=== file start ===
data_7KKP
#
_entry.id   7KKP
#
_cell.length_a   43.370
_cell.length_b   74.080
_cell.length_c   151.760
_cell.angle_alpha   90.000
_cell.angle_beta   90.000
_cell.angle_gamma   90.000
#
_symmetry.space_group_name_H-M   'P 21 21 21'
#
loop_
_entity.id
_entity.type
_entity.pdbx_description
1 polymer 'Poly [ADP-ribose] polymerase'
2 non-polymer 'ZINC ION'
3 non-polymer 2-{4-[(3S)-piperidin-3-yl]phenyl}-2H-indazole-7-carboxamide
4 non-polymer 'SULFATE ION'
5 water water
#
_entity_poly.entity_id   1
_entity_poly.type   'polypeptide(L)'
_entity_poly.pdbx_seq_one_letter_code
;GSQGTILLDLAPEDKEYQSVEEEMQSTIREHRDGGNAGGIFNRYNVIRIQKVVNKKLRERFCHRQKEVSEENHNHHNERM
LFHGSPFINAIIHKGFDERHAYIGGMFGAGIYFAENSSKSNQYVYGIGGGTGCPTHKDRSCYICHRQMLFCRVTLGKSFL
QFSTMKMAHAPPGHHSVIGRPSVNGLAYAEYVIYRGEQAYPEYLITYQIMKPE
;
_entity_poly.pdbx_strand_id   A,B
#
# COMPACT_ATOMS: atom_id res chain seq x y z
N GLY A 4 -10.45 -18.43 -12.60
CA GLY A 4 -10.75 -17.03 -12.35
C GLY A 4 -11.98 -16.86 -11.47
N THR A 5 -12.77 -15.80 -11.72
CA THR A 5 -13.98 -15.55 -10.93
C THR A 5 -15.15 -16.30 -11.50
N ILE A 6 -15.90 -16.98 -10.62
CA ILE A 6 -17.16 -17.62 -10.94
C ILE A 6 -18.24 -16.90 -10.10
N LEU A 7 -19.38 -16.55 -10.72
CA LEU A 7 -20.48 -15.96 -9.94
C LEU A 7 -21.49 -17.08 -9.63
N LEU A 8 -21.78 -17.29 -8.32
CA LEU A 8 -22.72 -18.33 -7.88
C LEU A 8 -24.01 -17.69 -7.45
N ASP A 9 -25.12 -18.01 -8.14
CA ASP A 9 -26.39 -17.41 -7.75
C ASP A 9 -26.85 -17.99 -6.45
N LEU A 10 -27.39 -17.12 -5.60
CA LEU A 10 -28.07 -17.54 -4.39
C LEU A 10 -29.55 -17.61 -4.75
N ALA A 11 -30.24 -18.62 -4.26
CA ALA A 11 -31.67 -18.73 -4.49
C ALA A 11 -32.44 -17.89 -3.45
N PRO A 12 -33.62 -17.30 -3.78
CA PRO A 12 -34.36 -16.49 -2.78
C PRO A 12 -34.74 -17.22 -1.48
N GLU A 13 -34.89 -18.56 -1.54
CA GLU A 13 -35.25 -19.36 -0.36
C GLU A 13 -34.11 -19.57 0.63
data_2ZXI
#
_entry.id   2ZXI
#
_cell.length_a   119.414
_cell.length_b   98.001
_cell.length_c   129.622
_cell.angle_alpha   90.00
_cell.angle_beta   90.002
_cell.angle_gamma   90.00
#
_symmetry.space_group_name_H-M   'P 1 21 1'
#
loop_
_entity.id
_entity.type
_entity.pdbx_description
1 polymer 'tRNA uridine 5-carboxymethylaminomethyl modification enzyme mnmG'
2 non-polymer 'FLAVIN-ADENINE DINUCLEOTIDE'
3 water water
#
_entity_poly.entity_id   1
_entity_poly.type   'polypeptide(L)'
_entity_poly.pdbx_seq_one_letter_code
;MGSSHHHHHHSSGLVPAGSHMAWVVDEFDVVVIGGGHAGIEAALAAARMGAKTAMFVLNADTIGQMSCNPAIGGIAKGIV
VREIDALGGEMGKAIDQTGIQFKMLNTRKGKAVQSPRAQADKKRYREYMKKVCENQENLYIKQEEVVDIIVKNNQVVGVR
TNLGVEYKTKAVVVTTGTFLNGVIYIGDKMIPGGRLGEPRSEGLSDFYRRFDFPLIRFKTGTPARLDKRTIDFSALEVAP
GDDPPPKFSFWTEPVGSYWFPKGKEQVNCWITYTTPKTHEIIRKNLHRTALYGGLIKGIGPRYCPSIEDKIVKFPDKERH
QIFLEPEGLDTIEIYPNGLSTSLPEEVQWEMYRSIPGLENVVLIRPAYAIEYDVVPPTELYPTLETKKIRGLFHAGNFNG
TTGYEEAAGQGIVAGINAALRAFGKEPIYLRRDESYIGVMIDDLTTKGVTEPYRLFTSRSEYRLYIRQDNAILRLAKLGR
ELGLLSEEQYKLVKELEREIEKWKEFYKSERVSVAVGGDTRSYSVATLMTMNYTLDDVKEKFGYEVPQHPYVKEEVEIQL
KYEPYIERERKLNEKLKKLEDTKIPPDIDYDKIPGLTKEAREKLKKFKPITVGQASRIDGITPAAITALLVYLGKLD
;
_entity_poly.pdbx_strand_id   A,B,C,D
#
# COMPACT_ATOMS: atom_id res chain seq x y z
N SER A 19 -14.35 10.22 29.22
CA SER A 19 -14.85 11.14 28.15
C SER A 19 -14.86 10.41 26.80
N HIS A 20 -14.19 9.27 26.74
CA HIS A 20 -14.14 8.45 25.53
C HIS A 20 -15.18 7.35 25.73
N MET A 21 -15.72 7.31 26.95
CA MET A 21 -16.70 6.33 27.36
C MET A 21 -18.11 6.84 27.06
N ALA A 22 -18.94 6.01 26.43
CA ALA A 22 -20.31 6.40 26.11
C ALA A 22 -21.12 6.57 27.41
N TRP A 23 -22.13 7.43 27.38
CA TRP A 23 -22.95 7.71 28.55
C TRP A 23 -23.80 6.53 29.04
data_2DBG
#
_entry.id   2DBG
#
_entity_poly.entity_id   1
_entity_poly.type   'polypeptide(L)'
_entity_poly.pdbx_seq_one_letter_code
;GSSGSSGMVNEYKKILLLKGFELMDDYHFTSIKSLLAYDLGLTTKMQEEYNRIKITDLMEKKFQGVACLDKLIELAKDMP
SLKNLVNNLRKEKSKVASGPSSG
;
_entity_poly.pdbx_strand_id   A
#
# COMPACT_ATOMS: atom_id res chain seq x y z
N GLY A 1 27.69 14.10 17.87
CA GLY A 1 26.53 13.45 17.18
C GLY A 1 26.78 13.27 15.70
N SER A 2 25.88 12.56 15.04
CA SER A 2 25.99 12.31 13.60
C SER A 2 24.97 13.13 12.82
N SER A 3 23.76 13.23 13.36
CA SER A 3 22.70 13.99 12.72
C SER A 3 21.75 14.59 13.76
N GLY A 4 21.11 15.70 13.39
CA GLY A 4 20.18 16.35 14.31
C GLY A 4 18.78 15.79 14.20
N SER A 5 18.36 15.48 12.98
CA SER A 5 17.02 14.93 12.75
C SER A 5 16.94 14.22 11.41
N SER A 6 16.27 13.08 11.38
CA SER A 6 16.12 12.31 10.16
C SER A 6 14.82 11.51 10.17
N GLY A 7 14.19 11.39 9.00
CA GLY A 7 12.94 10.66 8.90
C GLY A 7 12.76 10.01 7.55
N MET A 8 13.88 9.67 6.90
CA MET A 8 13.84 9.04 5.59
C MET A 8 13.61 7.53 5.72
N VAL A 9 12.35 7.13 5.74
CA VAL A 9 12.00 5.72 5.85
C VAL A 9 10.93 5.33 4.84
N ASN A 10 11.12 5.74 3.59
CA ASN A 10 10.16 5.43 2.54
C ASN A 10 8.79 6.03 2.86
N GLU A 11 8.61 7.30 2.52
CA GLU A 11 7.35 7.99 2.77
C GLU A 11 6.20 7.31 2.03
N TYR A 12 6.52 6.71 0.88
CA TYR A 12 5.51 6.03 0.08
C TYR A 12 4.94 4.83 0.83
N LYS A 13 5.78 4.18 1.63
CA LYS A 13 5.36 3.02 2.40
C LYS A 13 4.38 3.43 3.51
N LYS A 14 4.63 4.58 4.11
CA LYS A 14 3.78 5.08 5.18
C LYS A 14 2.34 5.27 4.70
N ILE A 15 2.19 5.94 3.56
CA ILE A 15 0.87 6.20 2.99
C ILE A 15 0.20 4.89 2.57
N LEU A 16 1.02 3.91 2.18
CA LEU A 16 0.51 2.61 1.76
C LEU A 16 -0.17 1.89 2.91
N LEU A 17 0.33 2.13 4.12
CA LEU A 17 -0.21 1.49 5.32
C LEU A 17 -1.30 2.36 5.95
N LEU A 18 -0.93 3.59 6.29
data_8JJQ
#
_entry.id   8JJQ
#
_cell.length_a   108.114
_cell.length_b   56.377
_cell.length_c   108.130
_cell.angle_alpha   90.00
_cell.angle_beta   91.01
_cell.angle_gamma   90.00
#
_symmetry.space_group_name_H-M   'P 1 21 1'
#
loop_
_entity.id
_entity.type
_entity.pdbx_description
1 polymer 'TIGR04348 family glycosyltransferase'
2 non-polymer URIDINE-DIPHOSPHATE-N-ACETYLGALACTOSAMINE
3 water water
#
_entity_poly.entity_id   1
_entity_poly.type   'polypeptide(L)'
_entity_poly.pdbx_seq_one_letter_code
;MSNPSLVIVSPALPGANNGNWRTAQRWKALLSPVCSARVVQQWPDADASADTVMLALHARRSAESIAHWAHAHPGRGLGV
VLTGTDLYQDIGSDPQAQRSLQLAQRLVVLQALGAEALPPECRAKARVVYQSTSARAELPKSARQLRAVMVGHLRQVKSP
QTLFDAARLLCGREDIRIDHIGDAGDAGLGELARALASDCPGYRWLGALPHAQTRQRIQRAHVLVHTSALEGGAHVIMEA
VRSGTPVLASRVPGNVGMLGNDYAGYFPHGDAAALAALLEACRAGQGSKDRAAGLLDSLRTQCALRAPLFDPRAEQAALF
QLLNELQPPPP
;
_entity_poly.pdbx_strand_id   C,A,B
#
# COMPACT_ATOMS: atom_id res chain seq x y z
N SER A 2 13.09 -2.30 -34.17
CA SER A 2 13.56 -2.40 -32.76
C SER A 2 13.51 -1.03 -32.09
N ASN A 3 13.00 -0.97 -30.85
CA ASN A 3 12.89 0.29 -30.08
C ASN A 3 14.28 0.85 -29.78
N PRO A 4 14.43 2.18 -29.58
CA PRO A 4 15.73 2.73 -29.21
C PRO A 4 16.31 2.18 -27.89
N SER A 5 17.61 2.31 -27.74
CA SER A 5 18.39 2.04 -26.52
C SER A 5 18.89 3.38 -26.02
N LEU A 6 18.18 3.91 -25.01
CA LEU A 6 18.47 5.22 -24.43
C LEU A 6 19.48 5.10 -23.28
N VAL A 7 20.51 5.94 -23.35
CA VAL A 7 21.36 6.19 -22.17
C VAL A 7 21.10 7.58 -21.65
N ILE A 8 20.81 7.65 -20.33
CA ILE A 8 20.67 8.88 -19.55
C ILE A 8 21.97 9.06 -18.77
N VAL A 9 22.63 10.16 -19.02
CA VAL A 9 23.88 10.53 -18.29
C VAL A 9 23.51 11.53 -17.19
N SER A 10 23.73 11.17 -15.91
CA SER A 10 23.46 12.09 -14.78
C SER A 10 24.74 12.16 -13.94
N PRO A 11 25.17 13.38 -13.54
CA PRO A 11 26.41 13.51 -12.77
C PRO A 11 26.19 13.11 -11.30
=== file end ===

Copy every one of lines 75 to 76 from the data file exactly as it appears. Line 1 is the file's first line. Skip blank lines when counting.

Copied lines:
_symmetry.space_group_name_H-M   'P 1 21 1'
#